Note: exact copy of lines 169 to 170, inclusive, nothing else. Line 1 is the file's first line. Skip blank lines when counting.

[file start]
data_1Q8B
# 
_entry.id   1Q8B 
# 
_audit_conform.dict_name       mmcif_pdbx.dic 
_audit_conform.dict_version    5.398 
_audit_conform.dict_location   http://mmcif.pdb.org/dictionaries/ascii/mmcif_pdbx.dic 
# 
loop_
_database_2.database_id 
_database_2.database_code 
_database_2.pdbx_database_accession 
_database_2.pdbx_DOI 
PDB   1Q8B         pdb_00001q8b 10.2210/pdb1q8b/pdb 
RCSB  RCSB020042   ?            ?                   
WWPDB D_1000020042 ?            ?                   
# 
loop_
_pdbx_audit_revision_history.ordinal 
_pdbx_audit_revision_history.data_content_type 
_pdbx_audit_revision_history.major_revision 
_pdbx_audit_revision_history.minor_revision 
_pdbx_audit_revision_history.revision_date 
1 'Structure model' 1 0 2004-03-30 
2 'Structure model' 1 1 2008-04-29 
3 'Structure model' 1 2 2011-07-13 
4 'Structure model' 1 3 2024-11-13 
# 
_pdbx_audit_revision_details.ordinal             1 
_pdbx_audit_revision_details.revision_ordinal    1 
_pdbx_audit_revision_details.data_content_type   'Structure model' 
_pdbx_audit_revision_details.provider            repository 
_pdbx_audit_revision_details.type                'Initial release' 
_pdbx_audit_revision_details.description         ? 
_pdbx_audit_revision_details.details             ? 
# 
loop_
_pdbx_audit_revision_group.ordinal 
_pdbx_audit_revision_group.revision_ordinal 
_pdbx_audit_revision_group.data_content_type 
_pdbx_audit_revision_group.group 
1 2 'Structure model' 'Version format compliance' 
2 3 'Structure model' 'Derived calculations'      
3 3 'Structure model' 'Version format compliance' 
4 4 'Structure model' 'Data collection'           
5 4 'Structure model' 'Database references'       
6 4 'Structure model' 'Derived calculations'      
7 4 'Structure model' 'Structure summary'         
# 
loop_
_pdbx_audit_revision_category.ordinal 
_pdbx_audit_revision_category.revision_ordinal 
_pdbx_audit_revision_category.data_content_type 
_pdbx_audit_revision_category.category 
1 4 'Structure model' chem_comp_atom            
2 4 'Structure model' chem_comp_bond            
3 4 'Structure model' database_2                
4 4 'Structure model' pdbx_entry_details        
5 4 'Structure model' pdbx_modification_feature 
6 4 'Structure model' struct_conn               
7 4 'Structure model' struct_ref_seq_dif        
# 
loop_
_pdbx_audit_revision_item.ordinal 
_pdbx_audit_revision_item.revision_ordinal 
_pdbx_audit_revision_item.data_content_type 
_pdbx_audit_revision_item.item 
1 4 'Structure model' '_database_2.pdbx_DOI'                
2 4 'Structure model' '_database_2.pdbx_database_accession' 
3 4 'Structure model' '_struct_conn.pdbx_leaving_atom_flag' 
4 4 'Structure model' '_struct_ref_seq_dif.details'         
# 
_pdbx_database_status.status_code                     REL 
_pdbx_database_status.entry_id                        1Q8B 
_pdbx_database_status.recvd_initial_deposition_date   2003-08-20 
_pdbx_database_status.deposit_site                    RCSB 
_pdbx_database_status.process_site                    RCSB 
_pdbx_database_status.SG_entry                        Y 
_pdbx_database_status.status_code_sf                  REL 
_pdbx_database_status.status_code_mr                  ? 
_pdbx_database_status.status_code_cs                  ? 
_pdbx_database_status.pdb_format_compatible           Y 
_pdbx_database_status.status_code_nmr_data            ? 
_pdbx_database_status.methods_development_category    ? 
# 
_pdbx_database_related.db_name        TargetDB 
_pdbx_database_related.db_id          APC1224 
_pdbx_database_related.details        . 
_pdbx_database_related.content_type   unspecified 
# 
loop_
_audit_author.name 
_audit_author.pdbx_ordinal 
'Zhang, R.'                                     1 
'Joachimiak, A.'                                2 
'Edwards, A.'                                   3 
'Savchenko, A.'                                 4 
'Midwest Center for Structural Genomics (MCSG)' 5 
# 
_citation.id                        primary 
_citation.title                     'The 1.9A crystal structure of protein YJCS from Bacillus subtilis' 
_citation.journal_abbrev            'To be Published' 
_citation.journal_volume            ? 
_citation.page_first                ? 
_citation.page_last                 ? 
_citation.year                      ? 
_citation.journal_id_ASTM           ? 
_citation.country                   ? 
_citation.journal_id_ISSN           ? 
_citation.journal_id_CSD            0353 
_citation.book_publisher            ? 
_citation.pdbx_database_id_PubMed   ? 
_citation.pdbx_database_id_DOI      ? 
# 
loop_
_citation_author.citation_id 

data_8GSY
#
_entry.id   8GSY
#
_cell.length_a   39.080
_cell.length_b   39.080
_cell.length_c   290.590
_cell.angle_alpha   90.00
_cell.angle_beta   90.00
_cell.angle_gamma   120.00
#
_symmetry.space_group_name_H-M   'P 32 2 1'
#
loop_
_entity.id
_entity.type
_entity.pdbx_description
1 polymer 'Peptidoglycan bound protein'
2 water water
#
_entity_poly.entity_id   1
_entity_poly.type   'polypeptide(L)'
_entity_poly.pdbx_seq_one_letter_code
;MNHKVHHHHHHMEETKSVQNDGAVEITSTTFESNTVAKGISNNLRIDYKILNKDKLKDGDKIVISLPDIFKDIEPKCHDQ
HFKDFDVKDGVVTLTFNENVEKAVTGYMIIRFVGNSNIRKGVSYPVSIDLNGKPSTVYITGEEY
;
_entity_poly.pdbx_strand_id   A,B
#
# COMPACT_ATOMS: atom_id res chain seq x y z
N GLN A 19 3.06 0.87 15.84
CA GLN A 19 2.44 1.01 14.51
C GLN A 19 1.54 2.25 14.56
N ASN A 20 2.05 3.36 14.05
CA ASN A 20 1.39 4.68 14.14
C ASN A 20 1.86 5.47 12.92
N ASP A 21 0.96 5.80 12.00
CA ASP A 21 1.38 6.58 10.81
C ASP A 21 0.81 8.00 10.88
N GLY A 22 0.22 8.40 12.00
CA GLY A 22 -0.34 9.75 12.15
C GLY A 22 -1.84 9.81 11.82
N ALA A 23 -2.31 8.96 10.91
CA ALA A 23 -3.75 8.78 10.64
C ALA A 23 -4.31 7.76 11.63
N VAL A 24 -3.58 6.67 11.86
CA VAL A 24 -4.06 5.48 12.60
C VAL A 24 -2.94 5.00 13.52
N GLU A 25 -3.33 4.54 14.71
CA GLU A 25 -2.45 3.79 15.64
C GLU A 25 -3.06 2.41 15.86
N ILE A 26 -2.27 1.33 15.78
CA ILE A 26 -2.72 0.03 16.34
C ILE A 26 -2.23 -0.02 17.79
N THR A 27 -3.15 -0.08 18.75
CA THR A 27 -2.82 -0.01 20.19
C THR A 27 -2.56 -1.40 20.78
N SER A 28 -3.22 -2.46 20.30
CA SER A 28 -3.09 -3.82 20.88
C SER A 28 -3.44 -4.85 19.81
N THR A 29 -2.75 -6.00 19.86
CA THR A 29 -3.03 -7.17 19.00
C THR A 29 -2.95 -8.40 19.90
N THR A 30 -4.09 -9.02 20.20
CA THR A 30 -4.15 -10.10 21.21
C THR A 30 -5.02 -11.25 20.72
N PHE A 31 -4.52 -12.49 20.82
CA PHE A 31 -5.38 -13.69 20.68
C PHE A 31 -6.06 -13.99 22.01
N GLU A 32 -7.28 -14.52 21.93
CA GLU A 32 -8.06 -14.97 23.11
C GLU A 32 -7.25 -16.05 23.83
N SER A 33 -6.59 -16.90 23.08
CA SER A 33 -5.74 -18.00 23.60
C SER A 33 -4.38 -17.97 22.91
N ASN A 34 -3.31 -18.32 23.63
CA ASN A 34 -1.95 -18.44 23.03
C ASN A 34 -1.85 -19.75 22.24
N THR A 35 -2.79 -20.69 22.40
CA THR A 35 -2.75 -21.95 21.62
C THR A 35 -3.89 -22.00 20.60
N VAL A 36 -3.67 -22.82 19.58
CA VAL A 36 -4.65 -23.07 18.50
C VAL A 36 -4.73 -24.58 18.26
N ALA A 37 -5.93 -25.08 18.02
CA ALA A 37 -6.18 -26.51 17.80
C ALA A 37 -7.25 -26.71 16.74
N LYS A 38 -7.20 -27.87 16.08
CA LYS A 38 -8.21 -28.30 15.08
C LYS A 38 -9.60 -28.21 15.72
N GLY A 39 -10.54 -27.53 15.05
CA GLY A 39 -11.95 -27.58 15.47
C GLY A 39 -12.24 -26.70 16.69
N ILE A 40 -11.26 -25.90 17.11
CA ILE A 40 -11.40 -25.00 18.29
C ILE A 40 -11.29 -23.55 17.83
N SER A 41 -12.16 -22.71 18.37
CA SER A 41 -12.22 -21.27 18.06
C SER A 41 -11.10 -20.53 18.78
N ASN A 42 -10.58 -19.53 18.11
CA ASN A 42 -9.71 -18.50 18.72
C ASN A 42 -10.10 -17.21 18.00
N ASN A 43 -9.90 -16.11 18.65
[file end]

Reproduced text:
C ILE A 26 -2.23 -0.02 17.79
N THR A 27 -3.15 -0.08 18.75